Adulterated or fraudulent honey in the U.S.
U.S. Customs and Border Protection (CBP) and the U.S. Department of Justice have pursued cases of illegal imports of adulterated or fraudulent honey.
In particular, FDA has seized honey imports in response to evidence that some products contained unauthorized chemicals and antibiotics or other agricultural chemicals, triggering FDA import alerts.
According to a U.S. congressional analysis, honey is a food product with documented reports of food fraud, adulteration and misbranding.
As FDA notes, some companies intentionally dilute honey by blending it with “cheaper sweeteners, such as corn syrup, rice syrup, sugar beet syrup, or cane sugar,” which reduces its cost of production, and then market and sell that product to consumers as pure honey at higher prices.
Honey production in the United States has steadily declined, while imports have risen sharply.
In the upcoming Farm Bill, the U.S. Congress could address concerns raised by U.S. honey producers about adulteration, mislabeling and fraudulent labeling of both domestically produced and imported honey.
Some producer groups say these concerns could be addressed through regulatory standards for what constitutes honey, improved country-of-origin labeling, and enforcement of intentional fraud and adulteration of honey imports in violation of U.S. customs and trade laws.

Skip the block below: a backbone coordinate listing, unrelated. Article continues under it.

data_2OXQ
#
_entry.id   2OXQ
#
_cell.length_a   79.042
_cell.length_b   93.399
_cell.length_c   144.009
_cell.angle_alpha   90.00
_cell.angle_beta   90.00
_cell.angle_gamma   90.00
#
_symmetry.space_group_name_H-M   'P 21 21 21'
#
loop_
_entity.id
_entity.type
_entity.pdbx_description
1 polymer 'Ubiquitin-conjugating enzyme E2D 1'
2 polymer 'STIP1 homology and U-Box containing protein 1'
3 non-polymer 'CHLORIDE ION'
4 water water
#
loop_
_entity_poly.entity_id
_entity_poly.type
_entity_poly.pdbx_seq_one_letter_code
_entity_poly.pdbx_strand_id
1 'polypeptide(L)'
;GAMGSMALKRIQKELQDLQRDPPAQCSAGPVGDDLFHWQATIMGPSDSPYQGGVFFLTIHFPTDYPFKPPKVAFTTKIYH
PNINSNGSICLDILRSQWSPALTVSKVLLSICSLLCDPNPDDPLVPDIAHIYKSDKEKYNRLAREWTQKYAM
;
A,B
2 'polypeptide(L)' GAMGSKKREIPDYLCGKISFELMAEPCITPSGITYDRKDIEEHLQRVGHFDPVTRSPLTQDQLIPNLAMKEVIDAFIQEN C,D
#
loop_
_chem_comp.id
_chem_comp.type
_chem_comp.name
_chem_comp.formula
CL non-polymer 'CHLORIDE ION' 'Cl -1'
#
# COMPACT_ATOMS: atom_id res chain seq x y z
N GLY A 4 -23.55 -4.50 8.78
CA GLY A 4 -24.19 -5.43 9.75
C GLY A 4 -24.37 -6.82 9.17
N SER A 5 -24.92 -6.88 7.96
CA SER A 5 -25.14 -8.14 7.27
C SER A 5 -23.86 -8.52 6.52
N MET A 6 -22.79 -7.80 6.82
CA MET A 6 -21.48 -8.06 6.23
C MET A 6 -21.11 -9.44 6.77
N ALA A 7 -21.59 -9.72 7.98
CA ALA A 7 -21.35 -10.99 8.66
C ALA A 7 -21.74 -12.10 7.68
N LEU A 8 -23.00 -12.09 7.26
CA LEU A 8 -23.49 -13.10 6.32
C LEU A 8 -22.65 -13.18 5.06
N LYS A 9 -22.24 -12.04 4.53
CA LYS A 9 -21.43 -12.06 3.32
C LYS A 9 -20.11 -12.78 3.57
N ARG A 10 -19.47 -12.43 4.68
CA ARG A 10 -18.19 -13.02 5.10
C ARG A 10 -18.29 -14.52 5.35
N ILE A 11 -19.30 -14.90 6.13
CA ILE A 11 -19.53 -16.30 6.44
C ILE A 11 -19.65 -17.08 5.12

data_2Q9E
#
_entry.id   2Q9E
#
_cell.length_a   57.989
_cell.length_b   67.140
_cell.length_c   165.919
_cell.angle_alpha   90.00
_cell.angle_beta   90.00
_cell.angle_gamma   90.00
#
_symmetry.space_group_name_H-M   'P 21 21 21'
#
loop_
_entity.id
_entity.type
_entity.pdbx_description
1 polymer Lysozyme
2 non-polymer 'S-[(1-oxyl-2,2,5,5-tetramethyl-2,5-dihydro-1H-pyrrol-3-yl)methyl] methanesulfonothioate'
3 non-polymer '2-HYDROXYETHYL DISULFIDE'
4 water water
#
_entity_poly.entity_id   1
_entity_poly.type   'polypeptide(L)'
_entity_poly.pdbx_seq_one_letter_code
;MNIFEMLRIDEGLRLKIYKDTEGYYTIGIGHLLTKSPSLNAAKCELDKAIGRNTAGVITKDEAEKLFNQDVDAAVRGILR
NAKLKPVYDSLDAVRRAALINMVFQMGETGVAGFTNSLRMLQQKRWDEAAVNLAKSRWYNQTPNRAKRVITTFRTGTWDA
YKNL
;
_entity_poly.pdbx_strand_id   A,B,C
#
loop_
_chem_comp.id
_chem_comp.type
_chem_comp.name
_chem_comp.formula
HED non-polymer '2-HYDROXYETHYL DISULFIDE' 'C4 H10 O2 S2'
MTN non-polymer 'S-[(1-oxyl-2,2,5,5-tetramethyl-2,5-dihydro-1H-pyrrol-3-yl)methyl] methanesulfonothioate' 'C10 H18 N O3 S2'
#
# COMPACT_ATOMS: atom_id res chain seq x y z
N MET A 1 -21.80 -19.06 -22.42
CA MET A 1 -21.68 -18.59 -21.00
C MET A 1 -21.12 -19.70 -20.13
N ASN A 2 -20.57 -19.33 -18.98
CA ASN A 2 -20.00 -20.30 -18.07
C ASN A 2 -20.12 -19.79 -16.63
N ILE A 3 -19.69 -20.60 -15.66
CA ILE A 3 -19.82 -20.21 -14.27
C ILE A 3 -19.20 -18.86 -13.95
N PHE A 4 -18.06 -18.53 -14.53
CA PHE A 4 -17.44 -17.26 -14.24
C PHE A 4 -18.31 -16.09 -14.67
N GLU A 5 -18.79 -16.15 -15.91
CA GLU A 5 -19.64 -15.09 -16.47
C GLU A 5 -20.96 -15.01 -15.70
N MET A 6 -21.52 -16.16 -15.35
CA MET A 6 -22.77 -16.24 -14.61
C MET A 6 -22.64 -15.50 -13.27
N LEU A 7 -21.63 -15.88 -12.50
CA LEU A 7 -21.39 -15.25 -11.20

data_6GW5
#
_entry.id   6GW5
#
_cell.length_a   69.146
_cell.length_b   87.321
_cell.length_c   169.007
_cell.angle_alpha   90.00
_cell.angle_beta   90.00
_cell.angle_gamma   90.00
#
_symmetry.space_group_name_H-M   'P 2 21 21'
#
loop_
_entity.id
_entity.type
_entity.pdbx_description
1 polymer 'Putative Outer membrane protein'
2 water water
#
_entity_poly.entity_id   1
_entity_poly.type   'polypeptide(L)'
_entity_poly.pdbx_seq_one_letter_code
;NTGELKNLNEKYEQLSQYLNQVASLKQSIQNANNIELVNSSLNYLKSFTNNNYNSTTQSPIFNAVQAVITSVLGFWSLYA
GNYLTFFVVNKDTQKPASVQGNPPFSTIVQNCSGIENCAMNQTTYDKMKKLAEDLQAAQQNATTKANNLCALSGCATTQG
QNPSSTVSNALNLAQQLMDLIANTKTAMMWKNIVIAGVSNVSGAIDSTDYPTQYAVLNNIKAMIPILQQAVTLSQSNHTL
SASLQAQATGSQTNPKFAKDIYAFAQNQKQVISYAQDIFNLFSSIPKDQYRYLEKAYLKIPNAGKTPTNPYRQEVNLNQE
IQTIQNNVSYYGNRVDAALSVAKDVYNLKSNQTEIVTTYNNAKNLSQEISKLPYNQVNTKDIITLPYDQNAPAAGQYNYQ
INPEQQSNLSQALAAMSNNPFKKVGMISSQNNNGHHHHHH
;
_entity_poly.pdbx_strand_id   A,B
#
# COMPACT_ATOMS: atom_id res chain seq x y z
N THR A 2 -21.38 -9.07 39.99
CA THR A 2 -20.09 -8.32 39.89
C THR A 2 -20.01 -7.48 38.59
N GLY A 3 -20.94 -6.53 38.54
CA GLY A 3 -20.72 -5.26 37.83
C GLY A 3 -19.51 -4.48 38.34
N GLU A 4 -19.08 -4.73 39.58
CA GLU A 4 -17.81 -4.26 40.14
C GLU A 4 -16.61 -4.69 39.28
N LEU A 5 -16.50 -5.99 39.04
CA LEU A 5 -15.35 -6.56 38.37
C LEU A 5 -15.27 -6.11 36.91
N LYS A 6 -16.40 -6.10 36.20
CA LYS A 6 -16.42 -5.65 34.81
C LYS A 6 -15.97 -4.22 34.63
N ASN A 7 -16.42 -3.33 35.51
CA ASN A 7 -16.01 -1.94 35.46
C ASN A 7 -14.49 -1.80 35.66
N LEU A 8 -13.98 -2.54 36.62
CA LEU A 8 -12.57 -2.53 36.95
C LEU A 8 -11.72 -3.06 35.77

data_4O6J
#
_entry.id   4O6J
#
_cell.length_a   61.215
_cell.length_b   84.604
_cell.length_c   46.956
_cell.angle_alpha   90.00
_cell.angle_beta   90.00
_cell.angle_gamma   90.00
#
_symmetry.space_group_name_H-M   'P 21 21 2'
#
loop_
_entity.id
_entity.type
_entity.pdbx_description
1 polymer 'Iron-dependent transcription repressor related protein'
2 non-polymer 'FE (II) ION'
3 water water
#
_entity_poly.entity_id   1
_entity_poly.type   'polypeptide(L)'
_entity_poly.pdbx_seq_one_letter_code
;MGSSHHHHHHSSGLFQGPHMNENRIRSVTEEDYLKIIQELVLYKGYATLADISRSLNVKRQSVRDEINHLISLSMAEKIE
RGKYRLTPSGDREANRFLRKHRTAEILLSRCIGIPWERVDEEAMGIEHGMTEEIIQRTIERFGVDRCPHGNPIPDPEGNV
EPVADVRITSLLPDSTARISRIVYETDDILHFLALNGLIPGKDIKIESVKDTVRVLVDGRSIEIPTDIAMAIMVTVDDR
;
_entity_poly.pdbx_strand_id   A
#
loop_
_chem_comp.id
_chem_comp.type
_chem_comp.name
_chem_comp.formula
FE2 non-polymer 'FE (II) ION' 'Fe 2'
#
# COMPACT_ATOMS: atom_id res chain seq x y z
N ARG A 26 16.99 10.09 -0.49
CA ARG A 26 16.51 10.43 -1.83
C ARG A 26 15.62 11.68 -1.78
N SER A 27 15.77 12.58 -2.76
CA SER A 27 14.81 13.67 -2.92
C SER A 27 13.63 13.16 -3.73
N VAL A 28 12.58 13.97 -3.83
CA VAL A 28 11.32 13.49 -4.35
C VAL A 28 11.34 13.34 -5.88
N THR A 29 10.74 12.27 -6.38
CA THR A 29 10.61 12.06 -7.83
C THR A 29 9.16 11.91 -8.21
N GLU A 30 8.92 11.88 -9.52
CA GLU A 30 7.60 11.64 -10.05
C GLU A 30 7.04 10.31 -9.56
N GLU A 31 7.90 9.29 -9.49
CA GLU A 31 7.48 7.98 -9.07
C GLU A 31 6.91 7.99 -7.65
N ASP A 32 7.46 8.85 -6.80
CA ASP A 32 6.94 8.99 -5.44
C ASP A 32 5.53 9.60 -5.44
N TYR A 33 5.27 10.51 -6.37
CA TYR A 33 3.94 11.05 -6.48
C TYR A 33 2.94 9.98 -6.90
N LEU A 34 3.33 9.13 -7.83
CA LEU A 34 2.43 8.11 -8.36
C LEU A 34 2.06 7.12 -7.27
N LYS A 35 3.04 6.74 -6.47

Imports of honey of “non-authentic geographic origin” continue to be of concern to U.S. producers.
Moreover, according to the same analysis, in most cases, this is honey from China that is transshipped through another Asian country and falsely sold as honey from that second country, usually to avoid the higher customs duties and tariffs that would be imposed on Chinese honey.
Related concerns include the need to protect U.S. honey producers from unfair trade practices by combating noncompliance with antidumping and countervailing duties for some honey imports.
FDA guidelines on honey labeling do not directly address country of origin requirements for imported honey.
Finally, the American Beekeeping Federation states that the current country of origin labeling of honey is confusing and misleading, and they intend to “work with FDA to establish…mandatory and accurate country of origin labeling standards” for honey.